Common Misconceptions About Micro-Influencers

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Even though the word “micro” refers to something minor, the power this kind of influencer has is everything but micro. The statistics support this; 10 times more businesses use micro-influencers than macro-influencers, and 82% of customers say they are very inclined to follow a recommendation provided by one. Despite having less than 100,000 followers, micro-influencers frequently have greater organic engagement rates than larger superstars, and their expertise in particular niches enables them to influence their audience’s decision-making when it comes to making purchases. If you have the ideas to share and want to become an influencer, you can enjoy real Instagram growth by SimplyGram and in some time you will get the right loyal audience. 

Avoid believing some myths about micro-influencers, and better start believing that you can be an influencer and make money with it.

Misconception 1: Influencer Marketing Doesn’t Produce Revenue

Though influencer marketing has reached $13.8 billion in 2021, some marketers are still afraid to completely enter the field. The business is frequently mistakenly labeled as a fleeting phenomenon, since new influencers and social media platforms emerge every year. This myth has been disproved; influencer marketing is the fastest-growing customer acquisition channel, and companies profit $6.50 for every dollar spent on it. In addition, 93% of marketers report success in increasing brand visibility through collaborations with influencers with various follower numbers.

Misconception 2: Audiences have stopped paying attention due to the influencer posting rate

Influencers are not an exception to the trend of overly manipulated and overproduced photos being resented by audiences. Micro-influencers, though, could be the ideal remedy. In fact, 92 percent of buyers trust micro-influencers more than traditional advertisements or celebrity endorsements, since they are frequently perceived as trustworthy and convincing. By creating high-quality material, responding to comments and posts from their followers, and cultivating a genuine and encouraging community, micro-influencers may also keep their followers’ engagement levels high. Additionally, they are more likely to firmly believe in and attest to the goods and services they advertise, which enhances their credibility as brand ambassadors.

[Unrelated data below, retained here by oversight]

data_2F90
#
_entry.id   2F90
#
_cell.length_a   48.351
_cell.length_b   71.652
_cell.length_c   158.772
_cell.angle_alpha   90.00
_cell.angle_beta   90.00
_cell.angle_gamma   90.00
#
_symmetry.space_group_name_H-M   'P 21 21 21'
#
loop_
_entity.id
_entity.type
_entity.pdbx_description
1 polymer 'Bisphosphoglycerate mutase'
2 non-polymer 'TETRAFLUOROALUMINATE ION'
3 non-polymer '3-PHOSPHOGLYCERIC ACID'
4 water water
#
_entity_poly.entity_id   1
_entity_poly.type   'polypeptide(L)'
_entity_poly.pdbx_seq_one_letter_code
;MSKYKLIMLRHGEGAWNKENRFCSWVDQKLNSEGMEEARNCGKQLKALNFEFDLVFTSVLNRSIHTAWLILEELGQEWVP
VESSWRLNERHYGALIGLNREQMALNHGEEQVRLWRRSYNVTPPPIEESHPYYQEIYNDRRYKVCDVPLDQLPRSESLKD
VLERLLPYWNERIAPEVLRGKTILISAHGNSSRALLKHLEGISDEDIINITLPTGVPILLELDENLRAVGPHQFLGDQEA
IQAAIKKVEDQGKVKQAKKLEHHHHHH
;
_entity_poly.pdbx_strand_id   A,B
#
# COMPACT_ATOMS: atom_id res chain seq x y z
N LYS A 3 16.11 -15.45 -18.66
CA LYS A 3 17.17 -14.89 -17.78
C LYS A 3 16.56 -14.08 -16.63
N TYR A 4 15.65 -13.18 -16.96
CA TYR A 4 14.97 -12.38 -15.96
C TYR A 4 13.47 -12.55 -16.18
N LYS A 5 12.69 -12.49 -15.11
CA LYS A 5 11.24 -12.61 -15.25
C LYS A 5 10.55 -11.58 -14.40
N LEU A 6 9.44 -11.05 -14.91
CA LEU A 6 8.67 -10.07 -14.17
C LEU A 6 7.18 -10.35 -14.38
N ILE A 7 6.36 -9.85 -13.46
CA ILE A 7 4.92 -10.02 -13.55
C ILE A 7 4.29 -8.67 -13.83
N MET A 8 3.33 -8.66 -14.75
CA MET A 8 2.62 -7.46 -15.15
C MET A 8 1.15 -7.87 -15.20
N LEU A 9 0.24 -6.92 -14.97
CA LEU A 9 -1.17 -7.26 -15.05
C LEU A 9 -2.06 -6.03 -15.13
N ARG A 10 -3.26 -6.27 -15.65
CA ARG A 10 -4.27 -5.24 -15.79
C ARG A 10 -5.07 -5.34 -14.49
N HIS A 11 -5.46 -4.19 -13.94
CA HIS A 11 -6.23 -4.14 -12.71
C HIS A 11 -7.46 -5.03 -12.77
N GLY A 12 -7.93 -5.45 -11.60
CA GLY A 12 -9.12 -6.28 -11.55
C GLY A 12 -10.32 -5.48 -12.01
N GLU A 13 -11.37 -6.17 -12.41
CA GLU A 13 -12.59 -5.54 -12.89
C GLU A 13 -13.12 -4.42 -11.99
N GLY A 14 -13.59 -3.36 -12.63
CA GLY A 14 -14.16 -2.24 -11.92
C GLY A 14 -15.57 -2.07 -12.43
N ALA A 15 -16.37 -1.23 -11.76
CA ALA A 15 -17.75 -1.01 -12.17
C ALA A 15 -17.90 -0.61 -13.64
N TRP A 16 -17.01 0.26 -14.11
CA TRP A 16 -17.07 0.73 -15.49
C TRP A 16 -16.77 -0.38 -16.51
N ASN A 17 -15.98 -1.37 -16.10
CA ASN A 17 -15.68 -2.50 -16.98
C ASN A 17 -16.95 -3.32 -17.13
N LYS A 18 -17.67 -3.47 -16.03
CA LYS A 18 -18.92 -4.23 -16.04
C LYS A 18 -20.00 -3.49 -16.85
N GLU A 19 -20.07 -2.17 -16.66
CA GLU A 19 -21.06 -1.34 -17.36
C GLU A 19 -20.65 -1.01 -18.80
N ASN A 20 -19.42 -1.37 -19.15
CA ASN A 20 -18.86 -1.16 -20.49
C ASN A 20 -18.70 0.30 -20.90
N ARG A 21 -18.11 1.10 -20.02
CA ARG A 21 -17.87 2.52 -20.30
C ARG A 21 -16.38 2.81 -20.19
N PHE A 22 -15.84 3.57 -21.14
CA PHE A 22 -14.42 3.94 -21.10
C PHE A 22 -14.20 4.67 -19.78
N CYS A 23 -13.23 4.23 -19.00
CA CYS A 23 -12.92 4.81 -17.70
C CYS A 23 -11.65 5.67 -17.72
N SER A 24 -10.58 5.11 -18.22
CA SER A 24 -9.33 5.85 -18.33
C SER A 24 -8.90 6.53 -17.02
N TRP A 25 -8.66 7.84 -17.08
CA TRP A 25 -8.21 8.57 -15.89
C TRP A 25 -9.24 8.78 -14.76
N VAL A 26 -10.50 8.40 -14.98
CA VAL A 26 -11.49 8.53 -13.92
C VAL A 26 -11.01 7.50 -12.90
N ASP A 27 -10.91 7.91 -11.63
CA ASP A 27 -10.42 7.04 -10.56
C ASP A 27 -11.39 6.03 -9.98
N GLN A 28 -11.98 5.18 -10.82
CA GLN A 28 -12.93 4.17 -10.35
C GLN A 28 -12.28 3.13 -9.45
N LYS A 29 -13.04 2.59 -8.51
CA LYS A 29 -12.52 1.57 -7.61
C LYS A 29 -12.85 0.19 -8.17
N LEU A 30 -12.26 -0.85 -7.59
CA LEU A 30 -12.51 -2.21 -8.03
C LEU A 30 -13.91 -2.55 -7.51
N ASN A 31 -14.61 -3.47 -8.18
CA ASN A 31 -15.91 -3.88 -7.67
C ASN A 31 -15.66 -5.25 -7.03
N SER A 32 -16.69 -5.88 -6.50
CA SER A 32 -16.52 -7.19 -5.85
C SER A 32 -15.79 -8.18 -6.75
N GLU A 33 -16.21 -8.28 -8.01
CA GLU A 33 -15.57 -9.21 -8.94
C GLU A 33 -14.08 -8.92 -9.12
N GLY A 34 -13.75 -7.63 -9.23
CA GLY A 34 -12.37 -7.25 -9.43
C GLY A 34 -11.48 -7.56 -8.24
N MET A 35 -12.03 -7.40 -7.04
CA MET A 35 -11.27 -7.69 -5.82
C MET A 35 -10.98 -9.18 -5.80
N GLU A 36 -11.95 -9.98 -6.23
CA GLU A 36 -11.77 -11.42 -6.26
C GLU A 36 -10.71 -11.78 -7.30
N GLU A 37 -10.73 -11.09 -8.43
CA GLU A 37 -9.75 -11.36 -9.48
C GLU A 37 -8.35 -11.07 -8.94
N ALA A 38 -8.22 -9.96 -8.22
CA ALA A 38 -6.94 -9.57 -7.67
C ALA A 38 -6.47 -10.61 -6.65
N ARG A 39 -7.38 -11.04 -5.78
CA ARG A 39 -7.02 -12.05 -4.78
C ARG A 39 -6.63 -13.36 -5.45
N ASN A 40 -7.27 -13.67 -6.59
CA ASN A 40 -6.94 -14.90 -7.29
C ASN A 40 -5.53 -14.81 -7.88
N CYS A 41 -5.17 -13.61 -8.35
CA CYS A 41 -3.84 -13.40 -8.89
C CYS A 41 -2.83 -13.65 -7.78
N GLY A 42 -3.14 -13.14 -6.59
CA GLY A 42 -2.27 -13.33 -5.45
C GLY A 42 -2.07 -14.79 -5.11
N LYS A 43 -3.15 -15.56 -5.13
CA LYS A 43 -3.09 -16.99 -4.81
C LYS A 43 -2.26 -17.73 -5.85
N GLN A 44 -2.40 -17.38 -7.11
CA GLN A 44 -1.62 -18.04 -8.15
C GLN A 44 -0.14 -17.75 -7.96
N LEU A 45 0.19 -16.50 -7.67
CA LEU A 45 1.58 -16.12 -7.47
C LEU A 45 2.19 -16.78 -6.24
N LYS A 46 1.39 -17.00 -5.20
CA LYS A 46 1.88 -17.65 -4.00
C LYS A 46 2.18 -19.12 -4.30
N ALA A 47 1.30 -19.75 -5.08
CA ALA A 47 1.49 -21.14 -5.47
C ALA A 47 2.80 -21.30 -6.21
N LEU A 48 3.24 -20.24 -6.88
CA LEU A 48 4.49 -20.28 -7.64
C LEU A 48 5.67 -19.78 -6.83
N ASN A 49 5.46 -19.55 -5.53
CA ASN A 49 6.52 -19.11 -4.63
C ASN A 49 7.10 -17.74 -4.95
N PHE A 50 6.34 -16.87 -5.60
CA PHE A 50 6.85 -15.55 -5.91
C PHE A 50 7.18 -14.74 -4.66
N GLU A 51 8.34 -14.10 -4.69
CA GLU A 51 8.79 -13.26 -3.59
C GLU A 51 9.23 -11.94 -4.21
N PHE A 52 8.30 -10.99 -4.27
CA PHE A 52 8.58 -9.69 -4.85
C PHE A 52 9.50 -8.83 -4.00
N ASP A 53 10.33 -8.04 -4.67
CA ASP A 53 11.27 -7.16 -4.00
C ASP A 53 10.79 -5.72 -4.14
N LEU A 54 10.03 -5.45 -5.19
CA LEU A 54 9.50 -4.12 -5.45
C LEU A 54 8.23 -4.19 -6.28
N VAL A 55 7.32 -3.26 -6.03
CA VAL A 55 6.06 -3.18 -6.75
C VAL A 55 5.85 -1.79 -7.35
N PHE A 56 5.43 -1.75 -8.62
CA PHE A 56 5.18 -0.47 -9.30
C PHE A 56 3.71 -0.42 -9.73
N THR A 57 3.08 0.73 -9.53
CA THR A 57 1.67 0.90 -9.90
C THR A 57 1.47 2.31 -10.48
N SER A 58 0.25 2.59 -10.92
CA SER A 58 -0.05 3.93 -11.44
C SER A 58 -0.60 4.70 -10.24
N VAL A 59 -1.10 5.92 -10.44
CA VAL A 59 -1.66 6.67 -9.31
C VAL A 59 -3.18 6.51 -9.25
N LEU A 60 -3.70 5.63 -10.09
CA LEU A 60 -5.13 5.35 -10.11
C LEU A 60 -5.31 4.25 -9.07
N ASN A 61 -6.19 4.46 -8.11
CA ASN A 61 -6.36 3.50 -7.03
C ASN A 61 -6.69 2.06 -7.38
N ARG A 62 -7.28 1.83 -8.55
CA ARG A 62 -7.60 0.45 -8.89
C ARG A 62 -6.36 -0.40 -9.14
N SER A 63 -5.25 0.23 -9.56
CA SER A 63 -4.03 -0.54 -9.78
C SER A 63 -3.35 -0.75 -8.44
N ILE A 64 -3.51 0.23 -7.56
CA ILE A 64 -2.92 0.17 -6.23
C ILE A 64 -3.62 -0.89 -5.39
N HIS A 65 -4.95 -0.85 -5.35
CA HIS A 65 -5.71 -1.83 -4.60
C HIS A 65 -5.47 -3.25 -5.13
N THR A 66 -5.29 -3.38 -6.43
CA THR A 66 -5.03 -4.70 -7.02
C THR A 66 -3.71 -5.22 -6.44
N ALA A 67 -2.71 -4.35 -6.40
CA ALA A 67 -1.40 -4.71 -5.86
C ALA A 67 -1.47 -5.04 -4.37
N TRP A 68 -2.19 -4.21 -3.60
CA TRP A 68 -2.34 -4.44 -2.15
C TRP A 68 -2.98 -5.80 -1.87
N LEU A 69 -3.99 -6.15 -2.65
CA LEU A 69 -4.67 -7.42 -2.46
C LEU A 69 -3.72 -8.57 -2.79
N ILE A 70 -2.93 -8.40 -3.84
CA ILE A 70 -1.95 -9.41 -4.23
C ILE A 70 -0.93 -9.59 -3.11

Misconception 3: Micro-Influencers Don’t Have Much Power in Marketing

An accurate way to define a micro platform influencer is little yet formidable. Influencers with 5,000 to 10,000 followers have an engagement rate of 6.3 percent, which is much higher than the average engagement rate of 3.6 percent for those with 10,000+ followers. To a certain extent, engagement improves as your following decreases.

Additionally, micro-influencers have 22.2 times more weekly chats with their followers regarding their own product suggestions. Through micro-influencers with engaged, specialized audiences, brands may connect with more niche consumers who share their values and are interested in their field.


Misconception 4: They Cost a Lot

The idea that working with influencers is expensive is another misconception. Compared to other marketing tactics, this one may be more cost-effective. The amount you pay influencers often depends on their involvement level, the length of the contract, and the kind of material you want to promote. 

Misconception  5: Traditional Content Is More Powerful 

The 2021 State of Influencer Marketing indicates that this is not the case. Nearly 57 percent of marketers claimed that content developed by influencers performed better than the material they had produced themselves. Furthermore, according to 75% of marketing experts, lead creation is effectively accomplished through influencer interaction.

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